Spirituality and Mental Health

Spirituality may seem like an odd way to help work with symptoms of mental health disorders or difficulties in general. We’re finally coming together as a society to recognize mental health issues as true health issues, no different from physical health. After all, the brain is part of the body! However, there are many ways in which spirituality can help benefit us in taking care of our mental health. As Your Sober Solutions shares, there are many great faith-based addiction treatment centers. Mindfulness was once considered a totally alternative treatment, and is now gaining popularity in the psychological and psychiatric communities.

Social Connection

Many spiritual programs offer some method of social connection. Whether it’s a church fellowship, the community of recovering individuals in twelve-step, or a sangha in Buddhism, many spiritual paths incorporate some sort of social aspect. Research repeatedly suggests that strong social relationships promote both physical and mental health, regardless of education, socioeconomic status, and gender. Connecting with a spiritual community in recovery from mental health disorders can help us not feel so alone, provide a supportive community, and give us a sounding board.

Spirituality and AddictionA Path Toward Health

Working with a spiritual program can help give individuals some direction in their recovery. This can often compliment the path toward wellness laid out in sessions with trained clinicians. Many spiritual traditions offer a path which people may trudge in order to work toward help. With mental health disorders, we may become stagnant. Taking action is hard when we’re suffering, and we may not know exactly what action to take. Engagement with spiritual life offers us a direction in which we can go in these moments. Although it may not “cure” a mental health disorder, spirituality gives us a way to move forward.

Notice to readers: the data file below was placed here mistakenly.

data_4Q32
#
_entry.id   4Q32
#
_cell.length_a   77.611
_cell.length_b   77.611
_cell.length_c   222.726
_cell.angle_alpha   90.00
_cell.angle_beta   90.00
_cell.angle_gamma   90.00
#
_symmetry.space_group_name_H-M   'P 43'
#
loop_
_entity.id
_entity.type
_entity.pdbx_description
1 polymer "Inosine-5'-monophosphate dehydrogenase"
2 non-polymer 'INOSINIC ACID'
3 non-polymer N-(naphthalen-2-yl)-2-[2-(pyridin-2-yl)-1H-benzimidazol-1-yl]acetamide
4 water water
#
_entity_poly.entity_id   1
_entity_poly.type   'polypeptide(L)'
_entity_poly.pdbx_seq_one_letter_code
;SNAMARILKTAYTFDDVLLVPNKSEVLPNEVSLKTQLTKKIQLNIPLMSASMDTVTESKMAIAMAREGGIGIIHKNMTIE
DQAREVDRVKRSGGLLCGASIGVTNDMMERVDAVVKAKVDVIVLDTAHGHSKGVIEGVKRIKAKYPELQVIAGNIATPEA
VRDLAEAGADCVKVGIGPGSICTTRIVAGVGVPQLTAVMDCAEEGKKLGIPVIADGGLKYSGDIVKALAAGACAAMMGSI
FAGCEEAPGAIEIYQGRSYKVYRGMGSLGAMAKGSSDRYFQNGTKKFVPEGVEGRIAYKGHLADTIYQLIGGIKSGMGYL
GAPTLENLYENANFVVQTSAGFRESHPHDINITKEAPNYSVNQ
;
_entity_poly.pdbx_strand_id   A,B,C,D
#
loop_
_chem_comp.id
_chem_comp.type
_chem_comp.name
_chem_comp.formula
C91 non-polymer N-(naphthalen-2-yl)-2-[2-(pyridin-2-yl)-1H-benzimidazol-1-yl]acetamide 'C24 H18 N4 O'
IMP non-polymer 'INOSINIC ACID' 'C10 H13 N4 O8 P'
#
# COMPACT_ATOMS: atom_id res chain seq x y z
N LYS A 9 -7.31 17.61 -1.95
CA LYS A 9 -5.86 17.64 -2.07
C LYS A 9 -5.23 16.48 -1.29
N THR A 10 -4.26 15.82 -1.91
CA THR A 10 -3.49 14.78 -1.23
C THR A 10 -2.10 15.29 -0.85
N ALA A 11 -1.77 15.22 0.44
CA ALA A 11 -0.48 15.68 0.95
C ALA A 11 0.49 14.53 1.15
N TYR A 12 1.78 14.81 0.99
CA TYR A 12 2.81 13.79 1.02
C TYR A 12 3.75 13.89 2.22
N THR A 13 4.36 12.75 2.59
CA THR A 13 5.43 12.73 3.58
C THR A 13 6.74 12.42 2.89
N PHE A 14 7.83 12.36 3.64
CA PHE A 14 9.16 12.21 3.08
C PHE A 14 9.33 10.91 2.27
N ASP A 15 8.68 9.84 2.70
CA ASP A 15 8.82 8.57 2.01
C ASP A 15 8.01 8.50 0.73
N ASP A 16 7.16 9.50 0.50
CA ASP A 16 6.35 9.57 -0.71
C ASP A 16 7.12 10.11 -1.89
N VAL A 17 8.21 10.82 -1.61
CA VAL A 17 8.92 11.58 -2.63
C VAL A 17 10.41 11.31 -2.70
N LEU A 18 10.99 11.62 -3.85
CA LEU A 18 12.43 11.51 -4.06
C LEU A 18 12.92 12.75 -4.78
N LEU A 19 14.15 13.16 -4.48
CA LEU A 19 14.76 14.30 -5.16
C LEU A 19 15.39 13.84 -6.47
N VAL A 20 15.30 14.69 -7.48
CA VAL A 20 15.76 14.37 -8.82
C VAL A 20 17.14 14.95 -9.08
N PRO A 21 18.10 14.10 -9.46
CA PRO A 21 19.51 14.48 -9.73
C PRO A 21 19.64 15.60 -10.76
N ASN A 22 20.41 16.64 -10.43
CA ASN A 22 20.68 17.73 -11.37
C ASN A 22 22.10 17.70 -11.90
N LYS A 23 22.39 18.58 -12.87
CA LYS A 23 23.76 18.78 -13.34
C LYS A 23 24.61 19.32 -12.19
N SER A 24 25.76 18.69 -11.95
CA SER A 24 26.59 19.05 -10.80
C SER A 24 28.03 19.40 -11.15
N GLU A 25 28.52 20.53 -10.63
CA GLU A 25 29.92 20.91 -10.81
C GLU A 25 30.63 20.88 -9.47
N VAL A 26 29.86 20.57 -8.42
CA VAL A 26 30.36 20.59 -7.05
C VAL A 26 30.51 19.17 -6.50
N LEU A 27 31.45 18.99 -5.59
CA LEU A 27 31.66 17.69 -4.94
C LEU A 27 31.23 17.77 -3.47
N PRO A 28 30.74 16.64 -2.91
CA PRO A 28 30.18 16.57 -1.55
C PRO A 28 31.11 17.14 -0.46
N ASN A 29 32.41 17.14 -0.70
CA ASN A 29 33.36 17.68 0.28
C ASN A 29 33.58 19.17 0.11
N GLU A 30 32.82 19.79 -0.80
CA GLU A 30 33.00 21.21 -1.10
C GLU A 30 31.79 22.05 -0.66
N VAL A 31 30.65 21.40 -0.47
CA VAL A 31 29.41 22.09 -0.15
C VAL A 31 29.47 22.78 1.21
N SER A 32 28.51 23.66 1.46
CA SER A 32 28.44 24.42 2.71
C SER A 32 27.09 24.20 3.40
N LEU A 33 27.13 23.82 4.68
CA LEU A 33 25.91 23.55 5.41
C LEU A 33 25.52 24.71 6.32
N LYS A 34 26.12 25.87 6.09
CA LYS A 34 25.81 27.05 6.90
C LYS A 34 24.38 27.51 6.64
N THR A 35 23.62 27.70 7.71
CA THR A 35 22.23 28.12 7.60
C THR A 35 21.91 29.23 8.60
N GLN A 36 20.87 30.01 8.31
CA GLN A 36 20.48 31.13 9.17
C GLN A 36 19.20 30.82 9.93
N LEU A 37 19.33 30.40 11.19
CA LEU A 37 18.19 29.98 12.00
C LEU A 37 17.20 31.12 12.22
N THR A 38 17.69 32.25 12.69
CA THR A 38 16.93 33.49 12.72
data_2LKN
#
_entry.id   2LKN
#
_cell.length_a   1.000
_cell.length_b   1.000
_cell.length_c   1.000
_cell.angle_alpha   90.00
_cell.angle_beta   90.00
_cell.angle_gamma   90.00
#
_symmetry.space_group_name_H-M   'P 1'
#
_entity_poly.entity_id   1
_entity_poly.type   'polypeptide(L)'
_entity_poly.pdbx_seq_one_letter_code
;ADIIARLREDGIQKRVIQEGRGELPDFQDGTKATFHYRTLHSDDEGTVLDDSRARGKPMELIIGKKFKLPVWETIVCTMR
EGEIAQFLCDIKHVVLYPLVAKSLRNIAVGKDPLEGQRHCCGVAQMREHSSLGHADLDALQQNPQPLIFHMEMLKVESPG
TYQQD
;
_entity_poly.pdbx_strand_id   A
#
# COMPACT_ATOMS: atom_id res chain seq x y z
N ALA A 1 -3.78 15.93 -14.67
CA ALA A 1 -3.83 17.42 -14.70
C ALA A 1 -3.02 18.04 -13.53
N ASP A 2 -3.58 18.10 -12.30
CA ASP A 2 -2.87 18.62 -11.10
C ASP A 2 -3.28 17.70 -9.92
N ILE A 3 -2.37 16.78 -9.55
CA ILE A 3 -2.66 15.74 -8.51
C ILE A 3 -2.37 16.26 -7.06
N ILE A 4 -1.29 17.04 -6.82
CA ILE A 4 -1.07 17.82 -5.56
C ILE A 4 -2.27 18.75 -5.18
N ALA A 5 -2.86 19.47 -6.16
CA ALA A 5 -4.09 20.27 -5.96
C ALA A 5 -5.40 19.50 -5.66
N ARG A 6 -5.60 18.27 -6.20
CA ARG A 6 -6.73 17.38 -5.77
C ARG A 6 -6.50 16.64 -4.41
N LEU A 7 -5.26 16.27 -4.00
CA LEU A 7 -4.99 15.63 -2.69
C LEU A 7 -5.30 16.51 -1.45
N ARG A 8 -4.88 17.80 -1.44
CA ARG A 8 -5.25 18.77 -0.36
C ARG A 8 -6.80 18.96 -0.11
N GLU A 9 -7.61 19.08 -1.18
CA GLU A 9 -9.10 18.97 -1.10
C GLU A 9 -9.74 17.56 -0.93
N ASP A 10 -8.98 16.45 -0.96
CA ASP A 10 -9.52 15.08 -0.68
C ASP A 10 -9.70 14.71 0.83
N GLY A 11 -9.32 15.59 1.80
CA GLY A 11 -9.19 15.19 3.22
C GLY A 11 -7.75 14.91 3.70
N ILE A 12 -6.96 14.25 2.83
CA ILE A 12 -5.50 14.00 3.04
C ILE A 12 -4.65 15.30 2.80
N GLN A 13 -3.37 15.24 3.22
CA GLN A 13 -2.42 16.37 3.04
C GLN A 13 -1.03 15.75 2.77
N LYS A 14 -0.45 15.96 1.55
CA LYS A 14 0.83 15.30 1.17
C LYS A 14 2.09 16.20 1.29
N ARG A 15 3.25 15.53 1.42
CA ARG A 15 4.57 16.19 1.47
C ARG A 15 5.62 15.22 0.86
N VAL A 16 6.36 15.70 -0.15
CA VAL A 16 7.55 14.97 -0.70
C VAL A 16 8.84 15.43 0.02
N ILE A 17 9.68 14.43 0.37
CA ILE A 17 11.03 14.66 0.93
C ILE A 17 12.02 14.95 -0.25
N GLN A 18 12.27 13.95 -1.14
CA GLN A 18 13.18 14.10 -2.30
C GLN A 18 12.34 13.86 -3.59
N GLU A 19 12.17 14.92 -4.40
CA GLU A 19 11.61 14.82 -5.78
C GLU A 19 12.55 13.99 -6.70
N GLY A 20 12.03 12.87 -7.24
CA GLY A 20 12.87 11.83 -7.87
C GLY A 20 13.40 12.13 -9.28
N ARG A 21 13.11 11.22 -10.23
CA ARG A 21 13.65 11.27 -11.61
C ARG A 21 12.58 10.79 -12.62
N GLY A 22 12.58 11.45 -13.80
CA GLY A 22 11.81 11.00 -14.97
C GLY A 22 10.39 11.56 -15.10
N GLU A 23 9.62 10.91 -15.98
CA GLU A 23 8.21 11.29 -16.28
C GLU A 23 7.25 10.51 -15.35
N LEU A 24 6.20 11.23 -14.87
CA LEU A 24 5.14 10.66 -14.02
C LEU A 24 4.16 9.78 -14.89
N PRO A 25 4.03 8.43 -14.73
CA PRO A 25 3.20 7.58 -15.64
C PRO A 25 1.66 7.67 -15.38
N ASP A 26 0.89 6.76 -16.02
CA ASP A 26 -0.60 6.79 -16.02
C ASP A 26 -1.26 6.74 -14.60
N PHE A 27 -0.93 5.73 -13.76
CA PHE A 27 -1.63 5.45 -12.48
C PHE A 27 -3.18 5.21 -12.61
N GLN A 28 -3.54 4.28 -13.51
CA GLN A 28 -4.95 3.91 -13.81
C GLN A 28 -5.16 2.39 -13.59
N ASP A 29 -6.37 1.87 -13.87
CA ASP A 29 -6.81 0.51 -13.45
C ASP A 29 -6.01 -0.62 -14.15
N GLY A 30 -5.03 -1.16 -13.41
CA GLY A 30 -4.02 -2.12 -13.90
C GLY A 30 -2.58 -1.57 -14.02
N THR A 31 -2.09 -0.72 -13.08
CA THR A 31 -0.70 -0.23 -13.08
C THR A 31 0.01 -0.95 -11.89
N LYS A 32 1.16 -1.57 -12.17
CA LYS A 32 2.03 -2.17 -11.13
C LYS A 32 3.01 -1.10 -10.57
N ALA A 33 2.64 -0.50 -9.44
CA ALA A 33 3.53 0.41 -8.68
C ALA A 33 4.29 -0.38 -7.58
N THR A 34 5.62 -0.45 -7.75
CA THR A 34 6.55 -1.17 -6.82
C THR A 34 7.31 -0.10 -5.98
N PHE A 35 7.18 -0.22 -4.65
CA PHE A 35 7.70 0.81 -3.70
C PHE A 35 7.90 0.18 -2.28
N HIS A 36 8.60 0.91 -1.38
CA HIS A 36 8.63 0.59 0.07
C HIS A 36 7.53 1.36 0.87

A Wholesome Purpose

One of the great things about spirituality is that it gives us a sense of purpose. Many of us go about our days without a sense of deeper purpose, and spirituality offers a connection with something greater. Whether you’re seeking to better your relationship with a god, working toward nirvana, or cultivating present-time awareness, a spiritual tradition can give you a deeper purpose. This sense of purpose can help individuals motivate and work toward health.

The Dangers of Spirituality as Mental Health Treatment

On the other hand, there are some dangers of incorporating spirituality into mental health treatment. The major risk here is that people may not seek appropriate clinical help as they believe their religion or spiritual program will fix them. There is the often over-exaggerated examples of Christian scientists who refuse to go to doctors in favor of traditional Christian practices of healing. Others may turn toward meditation or mindfulness to help deal with mental states, only to find themselves triggered or activated. One solution here is to seek professional advice in addition to your spiritual program, and remaining open to new options.

There is also the problem of spiritual programs offering a solution to mental health disorders that may not be entirely based in science. A great example of this can be found in twelve-step programs. Although millions of people help treat substance use disorder via these helpful programs, they simply don’t work for everyone. There are many aspects of the program that are useful, but modern psychology has found that there may be other treatment options that are more beneficial. However, twelve-step is still often touted as the best method of treatment for drug and alcohol addiction.

Spirituality can help us greatly in our recovery from mental health disorders, but we must be careful. There are trained professionals who specialize in working with these experiences, and we can utilize the opportunities we have. Many people find it beneficial to supplement their clinical care with spiritual life, and perhaps open-mindedness is one of the most useful qualities we can cultivate.

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